Digital Archive brought to you
by JPMorgan Chase & Co.
In this letter, Melvin Arnold, a representative of Harper & Row Publishing, clarifies and corrects sales and advertising figures related to Dr. King's book, "Strength of Love". The letter refers to a telephone conversation between Arnold and Joan Daves, a literary representative of Dr. King, in which advertising and promotion figures were discussed. Arnold uses the letter to justify the disappointing 18% sales outlay decided on by Dr. King's publisher.
Philip E. Jones, a SCOPE volunteer, recollects a "terrible night at Canton, Mississippi" where he met Dr. King and was assigned the duty to find Rev. Young. Jones invites Dr. King to speak about civil rights issues at Juniata College where he is enrolled.
Dora McDonald conveys Dr. King's delight in knowing that Dean Rhoda Dorsey of Coucher College will include "Letter from Birmingham Jail" on their school's reading list. She urges Dean Dorsey to purchase Dr. King's recent book "Why We Can't Wait," which contains the full text of the letter.
The Student Nonviolent Coordinating Committee concludes their annual conference with a rally featuring prominent student leaders. This program outlines the itinerary for the last event of the three day conference and includes SNCC's Statement of Purpose.
Mrs. David Bowen suggests that SCLC start a poor people's campaign. She says that they should focus on a specific group of people instead if just problems in general. She also says that she and others will be willing to help when they know how to find the people who truly need it.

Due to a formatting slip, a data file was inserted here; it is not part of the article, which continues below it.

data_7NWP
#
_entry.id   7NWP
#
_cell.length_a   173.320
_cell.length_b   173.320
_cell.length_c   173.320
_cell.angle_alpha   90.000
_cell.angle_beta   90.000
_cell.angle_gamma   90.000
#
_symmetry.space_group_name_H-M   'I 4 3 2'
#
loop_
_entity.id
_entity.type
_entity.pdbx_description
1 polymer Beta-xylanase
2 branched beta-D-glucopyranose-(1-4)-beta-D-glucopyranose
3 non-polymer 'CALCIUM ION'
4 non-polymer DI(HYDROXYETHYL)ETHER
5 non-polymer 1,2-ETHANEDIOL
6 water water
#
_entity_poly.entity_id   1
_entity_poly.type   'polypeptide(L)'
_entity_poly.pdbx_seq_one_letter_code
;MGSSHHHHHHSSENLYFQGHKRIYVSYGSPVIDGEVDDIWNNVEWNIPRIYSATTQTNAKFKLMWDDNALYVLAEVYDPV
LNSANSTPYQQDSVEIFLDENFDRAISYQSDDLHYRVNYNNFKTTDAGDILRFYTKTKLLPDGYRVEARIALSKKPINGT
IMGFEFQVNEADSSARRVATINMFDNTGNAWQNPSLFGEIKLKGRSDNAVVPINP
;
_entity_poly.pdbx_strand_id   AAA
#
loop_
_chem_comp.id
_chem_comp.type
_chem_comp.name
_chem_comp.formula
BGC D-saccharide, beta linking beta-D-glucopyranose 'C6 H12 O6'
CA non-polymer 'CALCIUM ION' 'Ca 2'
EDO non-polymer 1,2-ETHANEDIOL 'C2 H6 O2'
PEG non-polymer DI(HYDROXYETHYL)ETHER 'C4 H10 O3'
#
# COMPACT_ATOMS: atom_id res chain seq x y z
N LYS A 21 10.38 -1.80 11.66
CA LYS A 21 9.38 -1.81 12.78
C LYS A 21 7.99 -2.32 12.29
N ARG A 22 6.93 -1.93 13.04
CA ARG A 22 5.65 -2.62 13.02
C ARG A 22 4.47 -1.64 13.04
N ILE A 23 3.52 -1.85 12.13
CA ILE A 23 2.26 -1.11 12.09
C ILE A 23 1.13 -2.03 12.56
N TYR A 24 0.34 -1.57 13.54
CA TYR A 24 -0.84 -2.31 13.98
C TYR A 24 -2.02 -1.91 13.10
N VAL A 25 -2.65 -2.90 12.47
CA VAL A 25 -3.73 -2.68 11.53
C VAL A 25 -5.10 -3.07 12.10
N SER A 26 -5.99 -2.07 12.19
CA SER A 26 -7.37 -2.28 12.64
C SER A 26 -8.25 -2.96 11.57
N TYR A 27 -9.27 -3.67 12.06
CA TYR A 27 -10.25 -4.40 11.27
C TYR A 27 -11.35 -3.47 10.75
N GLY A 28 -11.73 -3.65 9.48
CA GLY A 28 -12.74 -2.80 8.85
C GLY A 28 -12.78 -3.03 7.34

The Union Baptist Church Sunday Morning Worship Service Program outlines the events for September 11, 1966. Dr. King is the guest speaker to commemorate "the retirement of Rev. D. C. Rice from the pastorship of The Union Baptist Church."
This letter from the Social Action Secretariat, National Federation of Catholic College Students references an enclosed letter which was issued to all member colleges. The enclosed letter supports student activity in the 1964 Freedom Fast.
Lee Brooke, of Oak Park River Forest Housing Committee near Chicago, sends an open letter to members of Congress, the Governor of Illinois and the Chairman of the Atomic Energy Commission. In it, he discusses discriminatory real estate practices in the Chicago area, and presents evidence gathered by the housing committee to show why there is a need to regulate the real estate industry.
Kenneth Lee, President of the International Confederation for Disarmament and Peace, asks Dr. King if he would consider becoming a sponsor for the organization.